i’ve been wanting a compact usb midi foot pedal for a long time. i built one out of a usb number pad last year but it was less than ideal. tonight i popped all of the keys but five off of my korg nanokey in order to see how it would work as a pedal. it turned out that it worked really well. i cut some small pieces of plywood out to raise the key height and some scrap plexiglass to cover up the missing keys. a little spray paint and double stick tape and it was all finished.

i think it turned out pretty well. not bad for a cheap keyboard and scrap materials.

# The Stretta Procedure: Lego Foosball

Matthew Davidson made a Lego Fußball table for his son.

My son is really attracted to foosball tables, and, if I'm honest, I'd have to say I am too. I considered the idea of buying a small, tabletop unit, but I was unsure how much use it'd see. I was afraid it might become one of those things you play with for a bit, then collect dust. Once again, I see a solution in the form of Lego.

Korg DS-10 by sushipop @ Flickr

# Going Mobile: Nintendo DS-10 Comes to North America

Peter Kirn @ CDM writes:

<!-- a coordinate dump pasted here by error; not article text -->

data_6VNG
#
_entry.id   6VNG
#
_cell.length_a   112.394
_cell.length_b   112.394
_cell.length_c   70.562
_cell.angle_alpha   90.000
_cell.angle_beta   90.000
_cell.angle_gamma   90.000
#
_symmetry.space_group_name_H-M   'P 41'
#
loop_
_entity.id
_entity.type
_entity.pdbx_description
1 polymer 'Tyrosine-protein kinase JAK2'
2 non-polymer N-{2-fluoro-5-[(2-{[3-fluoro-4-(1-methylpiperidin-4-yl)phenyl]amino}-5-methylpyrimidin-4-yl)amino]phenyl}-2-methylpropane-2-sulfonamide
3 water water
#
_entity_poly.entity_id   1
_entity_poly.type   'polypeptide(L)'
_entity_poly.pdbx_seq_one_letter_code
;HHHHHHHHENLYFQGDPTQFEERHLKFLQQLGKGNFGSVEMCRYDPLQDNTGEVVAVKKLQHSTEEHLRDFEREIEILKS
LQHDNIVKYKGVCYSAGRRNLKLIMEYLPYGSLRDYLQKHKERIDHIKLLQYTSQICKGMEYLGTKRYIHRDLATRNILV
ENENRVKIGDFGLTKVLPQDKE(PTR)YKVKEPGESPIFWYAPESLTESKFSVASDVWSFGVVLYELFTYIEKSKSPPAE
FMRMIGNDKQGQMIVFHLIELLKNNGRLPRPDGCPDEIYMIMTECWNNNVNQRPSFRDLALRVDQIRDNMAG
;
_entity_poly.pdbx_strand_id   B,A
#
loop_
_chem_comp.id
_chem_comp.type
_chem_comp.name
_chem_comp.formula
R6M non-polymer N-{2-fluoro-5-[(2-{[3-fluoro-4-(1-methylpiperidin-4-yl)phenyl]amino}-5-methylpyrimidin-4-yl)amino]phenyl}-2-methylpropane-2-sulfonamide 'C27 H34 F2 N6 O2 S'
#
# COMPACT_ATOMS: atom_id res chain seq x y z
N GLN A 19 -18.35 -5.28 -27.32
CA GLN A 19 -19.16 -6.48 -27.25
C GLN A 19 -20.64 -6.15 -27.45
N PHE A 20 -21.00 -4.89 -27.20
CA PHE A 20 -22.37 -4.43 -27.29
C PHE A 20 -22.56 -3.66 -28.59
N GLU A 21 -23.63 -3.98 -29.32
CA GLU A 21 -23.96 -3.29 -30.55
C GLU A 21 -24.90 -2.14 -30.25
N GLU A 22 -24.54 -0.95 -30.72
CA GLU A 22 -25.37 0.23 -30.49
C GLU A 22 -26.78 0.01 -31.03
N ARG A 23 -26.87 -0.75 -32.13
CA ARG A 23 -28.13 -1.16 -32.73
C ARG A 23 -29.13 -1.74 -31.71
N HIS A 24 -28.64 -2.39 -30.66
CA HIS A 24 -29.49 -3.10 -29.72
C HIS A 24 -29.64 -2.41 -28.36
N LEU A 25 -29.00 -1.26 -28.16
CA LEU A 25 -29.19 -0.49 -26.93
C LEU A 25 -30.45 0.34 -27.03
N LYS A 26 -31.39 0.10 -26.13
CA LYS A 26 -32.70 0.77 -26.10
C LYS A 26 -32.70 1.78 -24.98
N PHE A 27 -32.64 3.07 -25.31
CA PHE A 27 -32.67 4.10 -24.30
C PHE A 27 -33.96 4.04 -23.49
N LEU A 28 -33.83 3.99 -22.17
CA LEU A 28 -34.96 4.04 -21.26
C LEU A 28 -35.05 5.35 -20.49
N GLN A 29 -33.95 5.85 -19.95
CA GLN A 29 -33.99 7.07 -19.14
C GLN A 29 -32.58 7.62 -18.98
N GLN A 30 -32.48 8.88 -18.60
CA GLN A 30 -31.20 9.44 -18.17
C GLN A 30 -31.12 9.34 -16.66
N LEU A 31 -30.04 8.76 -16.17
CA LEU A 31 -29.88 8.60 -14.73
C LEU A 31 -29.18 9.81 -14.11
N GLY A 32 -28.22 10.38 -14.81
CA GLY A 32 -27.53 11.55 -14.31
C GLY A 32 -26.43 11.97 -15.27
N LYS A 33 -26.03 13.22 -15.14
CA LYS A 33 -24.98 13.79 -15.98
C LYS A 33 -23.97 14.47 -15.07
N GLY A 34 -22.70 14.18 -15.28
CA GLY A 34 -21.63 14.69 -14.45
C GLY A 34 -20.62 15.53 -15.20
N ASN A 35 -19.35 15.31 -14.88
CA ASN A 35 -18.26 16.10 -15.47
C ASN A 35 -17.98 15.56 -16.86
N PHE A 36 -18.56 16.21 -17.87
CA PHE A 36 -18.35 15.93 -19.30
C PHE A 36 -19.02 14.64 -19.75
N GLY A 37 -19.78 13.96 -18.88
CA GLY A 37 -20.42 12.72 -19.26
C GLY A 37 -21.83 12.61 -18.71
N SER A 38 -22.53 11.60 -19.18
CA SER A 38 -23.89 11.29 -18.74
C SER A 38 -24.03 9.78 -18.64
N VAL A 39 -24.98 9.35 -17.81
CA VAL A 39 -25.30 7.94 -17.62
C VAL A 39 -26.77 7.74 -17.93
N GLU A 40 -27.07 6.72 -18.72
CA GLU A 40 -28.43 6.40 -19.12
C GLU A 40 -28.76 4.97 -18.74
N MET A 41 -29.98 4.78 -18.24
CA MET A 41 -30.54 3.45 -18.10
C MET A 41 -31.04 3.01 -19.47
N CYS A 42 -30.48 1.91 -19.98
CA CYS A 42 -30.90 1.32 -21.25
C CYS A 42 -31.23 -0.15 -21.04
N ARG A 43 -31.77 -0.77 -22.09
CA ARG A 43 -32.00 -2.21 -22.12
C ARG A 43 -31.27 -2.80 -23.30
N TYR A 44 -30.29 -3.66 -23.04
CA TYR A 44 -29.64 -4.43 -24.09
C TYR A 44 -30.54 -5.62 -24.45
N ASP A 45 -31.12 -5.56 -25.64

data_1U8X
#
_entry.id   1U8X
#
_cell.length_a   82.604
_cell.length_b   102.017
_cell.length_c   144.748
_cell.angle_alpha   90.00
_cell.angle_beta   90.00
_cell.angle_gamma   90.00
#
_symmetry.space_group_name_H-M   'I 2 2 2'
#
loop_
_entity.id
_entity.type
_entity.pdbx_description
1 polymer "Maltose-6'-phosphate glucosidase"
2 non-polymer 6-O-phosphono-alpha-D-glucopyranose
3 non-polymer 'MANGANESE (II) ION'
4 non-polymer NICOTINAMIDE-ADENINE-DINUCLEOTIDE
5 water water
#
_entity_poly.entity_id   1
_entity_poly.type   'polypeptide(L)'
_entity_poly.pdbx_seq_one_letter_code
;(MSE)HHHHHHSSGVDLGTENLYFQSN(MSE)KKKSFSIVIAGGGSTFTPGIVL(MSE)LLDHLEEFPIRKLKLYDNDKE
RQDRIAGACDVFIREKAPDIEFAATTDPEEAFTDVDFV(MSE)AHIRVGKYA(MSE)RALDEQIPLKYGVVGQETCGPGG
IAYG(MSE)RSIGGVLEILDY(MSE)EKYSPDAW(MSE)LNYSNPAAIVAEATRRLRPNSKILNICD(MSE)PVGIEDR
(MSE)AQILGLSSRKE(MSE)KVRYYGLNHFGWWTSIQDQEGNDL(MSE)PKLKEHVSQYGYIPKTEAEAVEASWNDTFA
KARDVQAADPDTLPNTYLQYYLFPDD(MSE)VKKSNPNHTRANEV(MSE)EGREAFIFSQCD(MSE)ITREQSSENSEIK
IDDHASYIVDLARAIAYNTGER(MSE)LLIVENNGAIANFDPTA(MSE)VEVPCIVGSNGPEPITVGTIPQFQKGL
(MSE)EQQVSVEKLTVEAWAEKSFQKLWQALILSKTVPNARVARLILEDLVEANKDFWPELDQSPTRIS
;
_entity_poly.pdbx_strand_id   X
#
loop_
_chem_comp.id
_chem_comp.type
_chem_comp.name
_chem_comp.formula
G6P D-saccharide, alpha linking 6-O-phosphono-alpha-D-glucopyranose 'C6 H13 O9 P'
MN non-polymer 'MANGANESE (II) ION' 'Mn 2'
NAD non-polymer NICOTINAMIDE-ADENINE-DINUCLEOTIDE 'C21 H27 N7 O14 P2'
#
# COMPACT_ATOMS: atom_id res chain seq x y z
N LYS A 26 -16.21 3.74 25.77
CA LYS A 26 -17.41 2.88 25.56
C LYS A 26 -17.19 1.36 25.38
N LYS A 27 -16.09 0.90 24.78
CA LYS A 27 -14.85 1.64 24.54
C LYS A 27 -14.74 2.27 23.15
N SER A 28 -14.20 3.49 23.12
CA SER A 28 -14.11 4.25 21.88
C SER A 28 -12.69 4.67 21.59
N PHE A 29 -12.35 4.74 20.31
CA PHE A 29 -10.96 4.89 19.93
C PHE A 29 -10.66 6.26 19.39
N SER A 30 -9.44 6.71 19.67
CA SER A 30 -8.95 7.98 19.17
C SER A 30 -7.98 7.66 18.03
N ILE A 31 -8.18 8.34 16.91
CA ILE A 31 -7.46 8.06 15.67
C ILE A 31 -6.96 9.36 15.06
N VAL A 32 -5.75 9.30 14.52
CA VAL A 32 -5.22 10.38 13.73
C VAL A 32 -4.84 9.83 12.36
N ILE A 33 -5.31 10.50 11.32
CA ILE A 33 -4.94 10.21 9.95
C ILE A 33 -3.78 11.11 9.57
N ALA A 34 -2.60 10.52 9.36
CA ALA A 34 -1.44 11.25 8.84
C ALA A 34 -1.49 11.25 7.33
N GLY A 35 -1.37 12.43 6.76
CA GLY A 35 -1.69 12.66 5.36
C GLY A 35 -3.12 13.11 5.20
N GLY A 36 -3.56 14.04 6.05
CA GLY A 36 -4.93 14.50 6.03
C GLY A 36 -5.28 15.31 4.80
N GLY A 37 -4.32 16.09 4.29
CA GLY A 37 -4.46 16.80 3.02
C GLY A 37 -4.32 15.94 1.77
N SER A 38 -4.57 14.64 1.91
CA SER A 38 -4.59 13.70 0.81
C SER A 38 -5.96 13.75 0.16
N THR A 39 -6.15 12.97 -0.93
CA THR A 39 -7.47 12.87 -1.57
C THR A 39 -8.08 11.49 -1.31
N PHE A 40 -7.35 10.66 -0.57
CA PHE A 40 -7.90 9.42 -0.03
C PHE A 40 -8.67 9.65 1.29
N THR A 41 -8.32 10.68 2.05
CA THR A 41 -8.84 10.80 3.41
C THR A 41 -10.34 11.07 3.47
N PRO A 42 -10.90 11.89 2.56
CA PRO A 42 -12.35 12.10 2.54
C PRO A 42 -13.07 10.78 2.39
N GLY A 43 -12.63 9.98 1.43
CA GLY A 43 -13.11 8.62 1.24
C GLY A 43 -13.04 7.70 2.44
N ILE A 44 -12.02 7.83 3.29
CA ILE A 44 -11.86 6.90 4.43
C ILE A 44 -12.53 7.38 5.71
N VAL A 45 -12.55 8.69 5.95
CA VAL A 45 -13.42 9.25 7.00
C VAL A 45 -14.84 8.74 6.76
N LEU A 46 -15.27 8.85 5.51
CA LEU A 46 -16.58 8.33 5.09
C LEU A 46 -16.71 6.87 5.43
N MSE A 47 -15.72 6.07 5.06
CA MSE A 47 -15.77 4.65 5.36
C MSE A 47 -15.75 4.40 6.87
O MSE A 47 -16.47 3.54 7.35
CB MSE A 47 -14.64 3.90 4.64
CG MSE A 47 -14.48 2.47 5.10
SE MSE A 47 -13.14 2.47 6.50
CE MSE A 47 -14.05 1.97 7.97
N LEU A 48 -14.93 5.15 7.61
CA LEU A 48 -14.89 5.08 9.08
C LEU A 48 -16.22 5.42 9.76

Fans of the Nintendo DS in North America, the Korg DS-10 Plus synthesizer for Big N’s game system is now coming to your side of the Pacific Ocean. (That also bodes well, I think, for other parts of the world.) The DS-10 I think really deserves some credit for making a straight-up music title a hit on gaming platforms, and its success certainly surpassed my own expectations. It’s not a game, it’s not an interactive experience, it’s not a music game – it’s actually a synth and music workstation that happens to run on a game platform. The DS-10 Plus beefs up the original’s features, though it now has a commercially-available rival in the form of Rockstar’s Beaterator for PSP.

Short links for October 16th, 2009

Some interesting things I found recently:


# Drummer – A Collaborative Musical Interface with Mobility

Andrea Bianchi, a Ph.D. student at the Graduate School of Culture Technology (GSCT) in the Korean Advanced Institute of Science and Technology (KAIST), South Korea, wrote in to report about a homebrew music application named Drummer for the Nintendo DS which was presented at the NIME 2009 conference (New Interfaces for Musical Expression).

Andrea writes: